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How to create a great onboarding process for remote employees

Written by Bedfordshire Chamber of Commerce | 01 Sep 2020

Now is a strange time to be starting a new job. Any new hire about to start in your company will most likely have never stepped foot in your office. Nor will they have had the opportunity to meet their manager or co-workers in person.

Having a robust onboarding process for new hires has always been important. But the onboarding process for new hires who will be working remotely is even more critical to get right.

The benefits of an onboarding process

“Great employee onboarding can improve employee retention by 82%” Glassdoor

Good talent is hard to find and hard to retain. The recruitment process can be lengthy, time-consuming, and expensive. So it’s important to get it right. But equally important is ensuring you provide new employees with a positive experience at the start of their journey with your company so that they are encouraged to stick around. As research consistently shows that a good onboarding process can significantly improve retention rates.

Many companies also find that the onboarding process (or lack of) has a direct impact on productivity. It can take many months for a new employee to get up to speed. A solid onboarding process can cut this time dramatically.

The bottom line is, if you want your new hire to be successful, you need to invest in getting your onboarding process right.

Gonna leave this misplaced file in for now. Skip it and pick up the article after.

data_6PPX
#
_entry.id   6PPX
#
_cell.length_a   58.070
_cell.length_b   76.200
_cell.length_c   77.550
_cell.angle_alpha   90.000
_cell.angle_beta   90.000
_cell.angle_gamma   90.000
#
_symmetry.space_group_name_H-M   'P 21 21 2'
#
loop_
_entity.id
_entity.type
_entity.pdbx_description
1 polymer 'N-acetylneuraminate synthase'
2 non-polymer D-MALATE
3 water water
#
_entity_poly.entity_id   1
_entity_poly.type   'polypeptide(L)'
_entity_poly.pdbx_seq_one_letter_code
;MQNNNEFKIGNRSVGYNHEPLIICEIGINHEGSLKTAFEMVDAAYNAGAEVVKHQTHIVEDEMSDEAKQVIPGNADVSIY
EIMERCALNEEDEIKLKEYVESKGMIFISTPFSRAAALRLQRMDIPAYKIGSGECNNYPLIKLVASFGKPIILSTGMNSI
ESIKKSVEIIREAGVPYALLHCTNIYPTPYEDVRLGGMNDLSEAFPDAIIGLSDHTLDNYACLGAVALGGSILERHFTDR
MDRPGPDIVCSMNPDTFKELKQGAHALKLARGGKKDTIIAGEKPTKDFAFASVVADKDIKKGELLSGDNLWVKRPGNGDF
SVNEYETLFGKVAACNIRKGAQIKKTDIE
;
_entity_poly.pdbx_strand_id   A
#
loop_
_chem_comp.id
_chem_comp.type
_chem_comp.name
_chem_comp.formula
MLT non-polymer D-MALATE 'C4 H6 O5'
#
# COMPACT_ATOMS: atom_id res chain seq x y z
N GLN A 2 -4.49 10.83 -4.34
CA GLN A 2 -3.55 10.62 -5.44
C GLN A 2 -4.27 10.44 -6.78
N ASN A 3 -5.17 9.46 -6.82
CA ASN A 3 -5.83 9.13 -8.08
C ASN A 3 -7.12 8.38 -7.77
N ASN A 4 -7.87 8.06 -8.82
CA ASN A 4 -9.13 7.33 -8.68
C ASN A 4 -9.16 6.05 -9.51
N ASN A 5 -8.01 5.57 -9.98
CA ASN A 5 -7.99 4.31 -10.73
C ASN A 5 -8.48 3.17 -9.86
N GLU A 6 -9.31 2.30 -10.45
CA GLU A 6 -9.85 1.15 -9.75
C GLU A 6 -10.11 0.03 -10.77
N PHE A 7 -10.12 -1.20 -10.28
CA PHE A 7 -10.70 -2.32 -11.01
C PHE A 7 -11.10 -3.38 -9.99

Onboarding in the virtual world

You may already have a great onboarding process in place. But chances are this will have been designed for workers due to be joining you in the physical workspace. Unfortunately, this doesn’t necessarily translate easily to virtual onboarding.

So what should an onboarding process for remote workers look like?

1. Start engaging new hires before their first day

Making new employees feel like part of the team should start as soon as they accept the job offer. For people who will be joining the team remotely, at least in the short term, this is more important than ever. They are likely to be feeling more uncertain of the team, environment and culture they will be coming into - not to mention the processes and ways of working.

Are there any materials or documents they could be getting stuck into before they join? You may want to talk to them about upcoming projects they’ll be getting involved in so they know what they can expect in their first few weeks and months.

You may also want to ask them to share some fun or interesting facts about themselves that you can share with the rest of your workforce. That way, your team will already know a bit about them. And there may be some common interests that can serve as a good conversation starter when first getting to know them.

2. Introduce the team

During the new employee’s first few days and weeks, managers should be proactive in helping them to make connections with the rest of the team.

If you’re a small business, it may be beneficial to schedule virtual meet and greets with each member of the team. This way the new hire is formally introduced to everybody in person and has the chance to learn about what their particular role is within the company. It will also mean that if they have any questions, they will know who best to turn to depending on what the query is regarding.